You can often find someone to give you an opinion about your resume or your cover letter, but educating your support network about what you really need can open up new opportunities you would not have access to otherwise. A few weeks ago, I wrote a post about the importance of knowing what you want. It is one thing to know what you want, yet another to ensure those around you are also aware of what you’re looking for. Today’s post is about clarifying what you want so you can help your network help you. When others understand what you want, they can ‘keep an ear to the ground’ on your behalf and often lead you to exactly what you’re looking for.
Educate others on how to help – it may seem like a good idea, but receiving countless meaningless job posters from your friends isn’t a good use of your time or theirs. You can help your network by clarifying what you need and teaching them what to look for.
How to get clarity
What job do you want? “I’ll take anything.” is not an answer to the question ‘what job do you want?’ That answer will not help those trying to help you. If you tell me, “Maureen I’m looking for a job” I’m going to ask you question after question until we both have a clear understanding of the type of job you want. No one can help you find a generic job, but people can help you find a specific job, within a specific industry, at a specific company, working with a specific person.
For example, I know Joe (made up name) lost his job last week. Unfortunately, I don’t know much about Joe. I don’t know what kind of job he had, or the kind of job he wants. I don’t know what his interests are, or what he enjoys doing. When I learned about a job opening the other day, I didn’t think of Joe at all, in fact, I’ve forgotten all about Joe.
Conversely, I know Sue (made up name). And I know Sue is a project manager who enjoys working with technology. She told me she’s interested in working at ABC company and that she’d really like to meet the hiring manager to learn more about the company. When I ran into the husband of the hiring manager of ABC company the other day, I immediately thought of Sue and suggested that we connect the pair. Perhaps someone in your network might be willing to do the same for you. Before anyone can help you, you must first help yourself. The best way to do that, is to know your target (what you want). Focus on one or two specific jobs to help identify and clarify what you want to achieve. Then you can educate others on what to watch for.
What industry? Again, “It doesn’t matter” is not an answer. It does matter because you can work in the academic field, political, arts, recreation, tourism, hospitality, military, pharmaceutical…the list goes on and on. The industry you work in matters because there are some industries you are strictly opposed to and some that may hold your interest for the rest of your career. Spend time identifying the industries in which you prefer to work and you’ll have much more success finding the right company. This will also benefit you, because you’ll enjoy the work you do, after you land the job.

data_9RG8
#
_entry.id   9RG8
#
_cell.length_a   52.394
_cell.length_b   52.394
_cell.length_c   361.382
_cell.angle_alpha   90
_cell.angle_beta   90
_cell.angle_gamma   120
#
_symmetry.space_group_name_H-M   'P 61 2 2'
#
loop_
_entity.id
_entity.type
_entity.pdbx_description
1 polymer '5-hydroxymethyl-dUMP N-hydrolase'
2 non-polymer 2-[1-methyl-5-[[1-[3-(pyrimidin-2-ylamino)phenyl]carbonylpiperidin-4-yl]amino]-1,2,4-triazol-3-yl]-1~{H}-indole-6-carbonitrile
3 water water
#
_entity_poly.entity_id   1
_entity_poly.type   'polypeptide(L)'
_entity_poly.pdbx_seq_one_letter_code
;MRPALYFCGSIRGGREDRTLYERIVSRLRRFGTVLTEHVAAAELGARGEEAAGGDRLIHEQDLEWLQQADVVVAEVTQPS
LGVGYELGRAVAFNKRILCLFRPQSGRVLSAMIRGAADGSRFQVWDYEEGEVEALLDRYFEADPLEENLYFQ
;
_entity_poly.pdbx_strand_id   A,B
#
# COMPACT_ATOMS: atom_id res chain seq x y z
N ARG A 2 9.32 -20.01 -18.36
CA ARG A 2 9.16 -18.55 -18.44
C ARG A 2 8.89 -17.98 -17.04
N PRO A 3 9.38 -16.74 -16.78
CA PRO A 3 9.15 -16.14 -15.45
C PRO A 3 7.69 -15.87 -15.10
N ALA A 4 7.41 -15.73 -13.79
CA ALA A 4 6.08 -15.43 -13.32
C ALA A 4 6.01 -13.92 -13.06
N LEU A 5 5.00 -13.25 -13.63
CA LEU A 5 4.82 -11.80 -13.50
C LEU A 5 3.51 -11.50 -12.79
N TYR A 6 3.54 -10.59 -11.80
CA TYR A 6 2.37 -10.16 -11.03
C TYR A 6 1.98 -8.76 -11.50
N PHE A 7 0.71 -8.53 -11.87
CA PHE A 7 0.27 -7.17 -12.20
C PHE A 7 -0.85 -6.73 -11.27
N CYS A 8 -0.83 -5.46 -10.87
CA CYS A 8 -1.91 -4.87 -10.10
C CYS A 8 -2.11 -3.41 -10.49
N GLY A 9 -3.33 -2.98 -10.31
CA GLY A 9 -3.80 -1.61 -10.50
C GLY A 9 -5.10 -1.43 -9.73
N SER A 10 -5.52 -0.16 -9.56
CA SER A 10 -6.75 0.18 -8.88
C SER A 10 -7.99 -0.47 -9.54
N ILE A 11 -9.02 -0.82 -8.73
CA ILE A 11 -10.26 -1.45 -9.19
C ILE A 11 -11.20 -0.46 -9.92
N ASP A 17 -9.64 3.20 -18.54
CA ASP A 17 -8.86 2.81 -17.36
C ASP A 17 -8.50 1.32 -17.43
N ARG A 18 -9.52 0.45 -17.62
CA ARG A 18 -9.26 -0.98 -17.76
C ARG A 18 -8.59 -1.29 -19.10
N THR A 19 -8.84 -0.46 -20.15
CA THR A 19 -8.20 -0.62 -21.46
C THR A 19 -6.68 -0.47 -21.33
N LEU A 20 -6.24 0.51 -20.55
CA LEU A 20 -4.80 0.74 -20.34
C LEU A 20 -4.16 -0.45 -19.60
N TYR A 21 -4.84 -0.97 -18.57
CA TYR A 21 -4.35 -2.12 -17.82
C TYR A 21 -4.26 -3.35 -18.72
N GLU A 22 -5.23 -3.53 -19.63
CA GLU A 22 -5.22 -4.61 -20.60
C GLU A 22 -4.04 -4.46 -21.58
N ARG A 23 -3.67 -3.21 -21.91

Motivating yourself to find a job you like is hard enough, imagine trying to motivate yourself to find a job you know you won’t like – that’s a tough pill to swallow? I have seen clients divide their attention among multiple jobs, industries, and companies with a sort of ’hail-mary-pass’ approach, thinking that job search is a numbers game. It isn’t. It is about focusing on what you want, and pursing your target. When clients fail to do this they are often de-motivated and feel utterly rejected when the companies (where they didn’t want to work in the first place) discard their application.
What company? You’ll probably guess that “Any company will do”, isn’t a very good answer to this question. It does matter. This doesn’t mean you have to know the exact name of the company you’re going to work for (though it would certainly help), it means you can start researching the names of organizations that interest you so you know a little about them. There are good companies and bad companies out there. Some treat their employees well, some don’t. Some have great benefits and compensation and others don’t. Some are located 3+ hour commute from home and some are around the corner. Trust me when I tell you – the company matters. Do research on what is important to you and come up with a list of companies who share the same values. What companies would you love to work for (write these down and focus on them).
Who do you know? This is a great question because once you have an answer to this question, suddenly your job search becomes action-able. Someone you know might introduce you to someone in one of these companies. Or perhaps someone you know, knows someone who could introduce you? Once you know that you need to meet with John Smith to learn more about company ABC, you’ll know your next step is to identify how to introduce yourself: email, phone, social media, in-person, through a network contact? Any of these will do nicely.
You may look at this approach to job search and find it to be too simple. Yet this approach, when applied, has helped hundreds of my clients find the work they wanted. Job search is not easy. It is hard work. With the right plan and direct focus on what you want to achieve, you’ll get through the tough parts much more quickly than most. And when you combine the right focus with the right plan, that’s going to save you money, time, and heart-ache because you’ll be back to work faster.
Related Categories: Career Clarity, Job Search
About The Author
Maureen McCann is an award-winning career coach, master resume writer, and master certified interview, employment, and career strategist whose clients include C-level executives, managers, and professionals in all industries including the Canadian banking, oil and gas, healthcare, IT, and government sectors.